The foundation of a minster at Taunton, probably by the wife of Ine's successor in the mid 8th century, may mark the beginning of the town of Taunton. The minster, with a limited estate, was granted to the See of Winchester at a very early stage in its history, and lands were subsequently added to the minster estates in the 8th and 9th centuries. However, most of the manor was retained by the kings of Wessex, and it was they who first developed it as an important administrative, judicial and commercial centre for the extensive Tone Vale estate which stretched from the Quantocks to the Blackdowns. It was not until the early 10th century that the Bishops of Winchester acquired rights to the profits of the developing commercial centre. The earliest of the 10th century charters (of 904 AD) refers not only to market tolls and tax exemptions, but also to burgage rents, showing that Taunton was by this date already a town, and from the mid 10th century onwards, it had its own mint.

Though the minster site has almost certainly now been located under part of the medieval castle, the location of the town founded by the kings of Wessex and taken over by the Bishops of Winchester remains an enigma. The "obvious" site - that later occupied by the medieval borough - has produced worryingly little archaeological evidence despite relatively frequent interventions. The peculiar relationship of the ancient parish of Bishop's Hull (which included the Saxon minster/ medieval castle site) to the medieval borough has been much discussed , though its significance remains unclear. Indeed, an alternative site for the Saxon settlement west of the minster in the St Paul's area is a possibility (one supported by archaeological evidence of at least some Saxon activity there).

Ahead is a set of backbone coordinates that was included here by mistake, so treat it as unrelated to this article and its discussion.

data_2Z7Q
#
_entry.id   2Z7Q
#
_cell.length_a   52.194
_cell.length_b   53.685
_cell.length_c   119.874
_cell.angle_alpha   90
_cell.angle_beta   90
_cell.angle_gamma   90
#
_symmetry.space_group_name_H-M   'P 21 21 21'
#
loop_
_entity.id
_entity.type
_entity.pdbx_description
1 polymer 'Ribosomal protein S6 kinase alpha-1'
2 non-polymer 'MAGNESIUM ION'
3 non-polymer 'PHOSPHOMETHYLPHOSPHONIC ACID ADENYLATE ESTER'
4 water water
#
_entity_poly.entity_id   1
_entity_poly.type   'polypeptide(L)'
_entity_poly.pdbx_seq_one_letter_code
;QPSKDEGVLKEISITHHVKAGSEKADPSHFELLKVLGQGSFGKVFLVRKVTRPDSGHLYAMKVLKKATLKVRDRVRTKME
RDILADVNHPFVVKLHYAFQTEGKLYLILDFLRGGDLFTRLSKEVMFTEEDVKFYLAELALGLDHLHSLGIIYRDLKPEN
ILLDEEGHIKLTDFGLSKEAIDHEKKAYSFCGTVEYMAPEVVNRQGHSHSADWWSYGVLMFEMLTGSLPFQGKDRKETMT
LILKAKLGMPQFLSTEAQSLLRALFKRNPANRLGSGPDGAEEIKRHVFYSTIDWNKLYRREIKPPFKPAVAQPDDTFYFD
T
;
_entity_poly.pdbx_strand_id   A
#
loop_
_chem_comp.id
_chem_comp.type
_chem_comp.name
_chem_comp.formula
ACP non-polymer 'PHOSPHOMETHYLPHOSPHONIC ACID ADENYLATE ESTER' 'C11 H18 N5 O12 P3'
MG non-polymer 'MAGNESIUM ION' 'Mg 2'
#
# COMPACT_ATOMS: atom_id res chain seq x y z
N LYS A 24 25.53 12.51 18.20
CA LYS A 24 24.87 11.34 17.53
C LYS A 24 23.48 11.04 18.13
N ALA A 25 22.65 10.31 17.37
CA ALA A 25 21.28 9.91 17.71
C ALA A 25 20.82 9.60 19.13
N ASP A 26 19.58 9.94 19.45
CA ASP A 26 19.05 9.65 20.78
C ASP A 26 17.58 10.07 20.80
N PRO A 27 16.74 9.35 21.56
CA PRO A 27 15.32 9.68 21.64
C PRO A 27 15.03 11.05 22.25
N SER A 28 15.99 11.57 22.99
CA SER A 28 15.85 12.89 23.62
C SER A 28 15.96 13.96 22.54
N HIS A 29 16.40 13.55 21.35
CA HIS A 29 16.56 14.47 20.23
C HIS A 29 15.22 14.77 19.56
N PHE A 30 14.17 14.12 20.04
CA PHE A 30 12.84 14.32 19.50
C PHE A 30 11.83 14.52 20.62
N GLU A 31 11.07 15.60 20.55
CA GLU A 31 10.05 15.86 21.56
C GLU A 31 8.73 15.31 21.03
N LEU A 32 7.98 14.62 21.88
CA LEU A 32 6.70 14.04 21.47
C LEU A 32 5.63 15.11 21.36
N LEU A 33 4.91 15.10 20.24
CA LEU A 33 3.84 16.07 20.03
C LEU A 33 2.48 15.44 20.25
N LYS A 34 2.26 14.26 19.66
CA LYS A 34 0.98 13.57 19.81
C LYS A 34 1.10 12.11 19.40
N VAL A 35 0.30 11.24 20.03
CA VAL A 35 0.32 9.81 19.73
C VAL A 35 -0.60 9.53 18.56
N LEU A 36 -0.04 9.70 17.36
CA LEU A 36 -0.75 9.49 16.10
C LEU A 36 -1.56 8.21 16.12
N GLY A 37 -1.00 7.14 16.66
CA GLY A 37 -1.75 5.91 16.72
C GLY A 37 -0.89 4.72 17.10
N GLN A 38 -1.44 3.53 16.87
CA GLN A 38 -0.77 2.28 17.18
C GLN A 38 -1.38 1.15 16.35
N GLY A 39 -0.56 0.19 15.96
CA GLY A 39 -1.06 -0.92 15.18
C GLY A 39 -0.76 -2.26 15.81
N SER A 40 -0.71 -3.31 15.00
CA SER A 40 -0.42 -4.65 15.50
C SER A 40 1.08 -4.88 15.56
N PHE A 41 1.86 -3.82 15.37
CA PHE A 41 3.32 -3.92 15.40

By Domesday there were 64 burgesses in Taunton, making it the third largest in the county after Bath and Ilchester. It was the centre of a vast estate held by the Bishops of Winchester, either directly (the Infaring) or indirectly (the Liberty or Outfaring). Of the parishes covered (or partly covered) by this report, some were Infaring (Taunton St James, Ruishton, Stoke St Mary, Wilton, Trull, Bishop's Hull, Pitminster, and Staplegrove), others Outfaring (Cheddon Fitzpaine, Norton Fitzwarren). Much of the Outfaring was granted away during the course of the medieval period and became lay property. Cheddon Fitzpaine was one of the separate medieval manors; another was West Monkton, which was part of the Glastonbury Abbey estates. The histories of the individual settlements eventually absorbed by Taunton could not be studied in detail for this report. The essential settlement pattern of networks of farmsteads, hamlets and small villages served by dependent chapels or parish churches can still be descried on the late 18th century and early 19th century maps. But the results of a number of excavations show a complex picture of shifting occupation sites within a general framework of continuity.

As the estate's town, the jewel in the crown, Taunton was tightly controlled the Bishops of Winchester. Their influence on the development of Taunton was important throughout the medieval period, but this was perhaps especially the case in the first half of the 12th century. It was almost certainly at this time, under Bishops William Gyffard and then Henry of Blois, that the medieval town plan was established. Gyffard (who was also King William II's Chancellor) was responsible for the upgrading of the existing Bishops' Hall, and for the conversion of the Saxon minster into an Augustinian Priory. His successor, Henry of Blois (who was also Abbot of Glastonbury), built the Great Keep and the town defences, thus ensuring the town's military importance. He also moved the Priory beyond the town defences, primarily in order to relieve pressure of space on the castle, which was gradually enlarged under his successors.